In This Article Terrorism

  • Introduction
  • Major Works
  • Textbooks and Readers
  • Conceptual Works
  • General Histories
  • Human Rights

Social Work Terrorism
by
Peter Lehr, Gillian Duncan
  • LAST REVIEWED: 06 May 2015
  • LAST MODIFIED: 30 January 2014
  • DOI: 10.1093/obo/9780195389678-0142

Introduction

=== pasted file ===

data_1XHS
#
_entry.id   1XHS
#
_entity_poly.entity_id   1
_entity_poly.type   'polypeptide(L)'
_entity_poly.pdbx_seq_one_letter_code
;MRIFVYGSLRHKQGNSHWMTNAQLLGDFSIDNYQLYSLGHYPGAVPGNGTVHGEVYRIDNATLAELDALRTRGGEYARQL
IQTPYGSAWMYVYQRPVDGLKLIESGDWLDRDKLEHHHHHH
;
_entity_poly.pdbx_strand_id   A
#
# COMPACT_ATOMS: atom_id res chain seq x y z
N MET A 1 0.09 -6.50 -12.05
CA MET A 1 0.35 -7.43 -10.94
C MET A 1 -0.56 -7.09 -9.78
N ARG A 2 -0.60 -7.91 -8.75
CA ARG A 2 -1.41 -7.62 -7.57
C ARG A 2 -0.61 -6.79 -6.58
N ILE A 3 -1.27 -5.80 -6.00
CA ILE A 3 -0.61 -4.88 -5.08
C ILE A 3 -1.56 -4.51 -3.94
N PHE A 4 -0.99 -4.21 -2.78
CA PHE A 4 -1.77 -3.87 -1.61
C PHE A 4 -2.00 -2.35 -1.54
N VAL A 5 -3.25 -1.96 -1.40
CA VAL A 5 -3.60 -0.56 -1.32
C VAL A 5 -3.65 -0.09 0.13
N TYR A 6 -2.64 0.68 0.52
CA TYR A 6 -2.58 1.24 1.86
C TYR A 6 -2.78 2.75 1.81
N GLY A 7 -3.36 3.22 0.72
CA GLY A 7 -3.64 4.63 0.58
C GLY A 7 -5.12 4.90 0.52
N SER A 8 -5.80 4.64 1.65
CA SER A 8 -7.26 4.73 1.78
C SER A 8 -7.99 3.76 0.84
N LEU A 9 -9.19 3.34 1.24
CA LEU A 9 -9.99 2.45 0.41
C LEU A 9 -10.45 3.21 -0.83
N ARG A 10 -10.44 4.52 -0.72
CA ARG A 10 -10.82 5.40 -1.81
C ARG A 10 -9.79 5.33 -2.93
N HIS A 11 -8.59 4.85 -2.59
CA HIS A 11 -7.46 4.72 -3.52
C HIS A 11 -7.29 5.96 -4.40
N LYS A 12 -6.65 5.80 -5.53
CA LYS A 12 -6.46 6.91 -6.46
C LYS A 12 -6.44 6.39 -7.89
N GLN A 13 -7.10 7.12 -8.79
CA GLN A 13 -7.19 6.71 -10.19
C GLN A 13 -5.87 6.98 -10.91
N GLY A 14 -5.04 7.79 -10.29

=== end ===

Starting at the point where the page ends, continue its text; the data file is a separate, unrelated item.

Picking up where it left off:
Once rather a marginal niche subject for a few scientists willing to defy the long-established borders of the traditional grand academic disciplines, terrorism studies are currently experiencing a boom—a boom that transformed a niche subject that did not really sit well with any of the established disciplines of social science into a major (research) industry. The current boom in terrorism studies can be explained by just two dates: 9/11 and 7/7. The events of 9/11 triggered the boom in the United States, while the London bombings on 7 July 2005 did the same for the United Kingdom. To a much lesser degree, terrorism studies also saw a certain upswing in Spain after the Madrid train bombings on 11 March 2004. Still, the current boom seems to be mainly an Anglo-American phenomenon; there is no similar boom noticeable in Germany, France, India, or Japan, for example. In the United States and the United Kingdom, however, the study of terrorism and homeland security is big business now: for state institutions lobbying for a bigger share of the pie, for security consultants and private security firms trying to sell their expertise and their products, for the media competing with each other to sell their stories—and for academia, of course, where individual researchers or whole (new) think tanks compete for ever larger research grants. No wonder every six hours, a new English-language book dealing with terrorism in general or some aspect of it is published, and no wonder the field of terrorism studies branched out into many subfields, each dealing with their own specialized research agendas, such as suicide terrorism, weapons of mass destruction (WMD) terrorism, or aviation and maritime terrorism. Consequently, it gets ever more difficult even for specialists to keep track of the huge number of publications on terrorism. This bibliography provides an overview of this still-growing field of studies and the still-growing number of publications. We are aware, however, that our choice is a personal one—while some readers may deem certain subfields to be overrepresented to the detriment of what they see to be more important ones, other readers might have wished to find more specialized entries going beyond the “usual suspects.” For this first iteration of this bibliography, this cannot be helped—but we are open to suggestions and (constructive) criticism.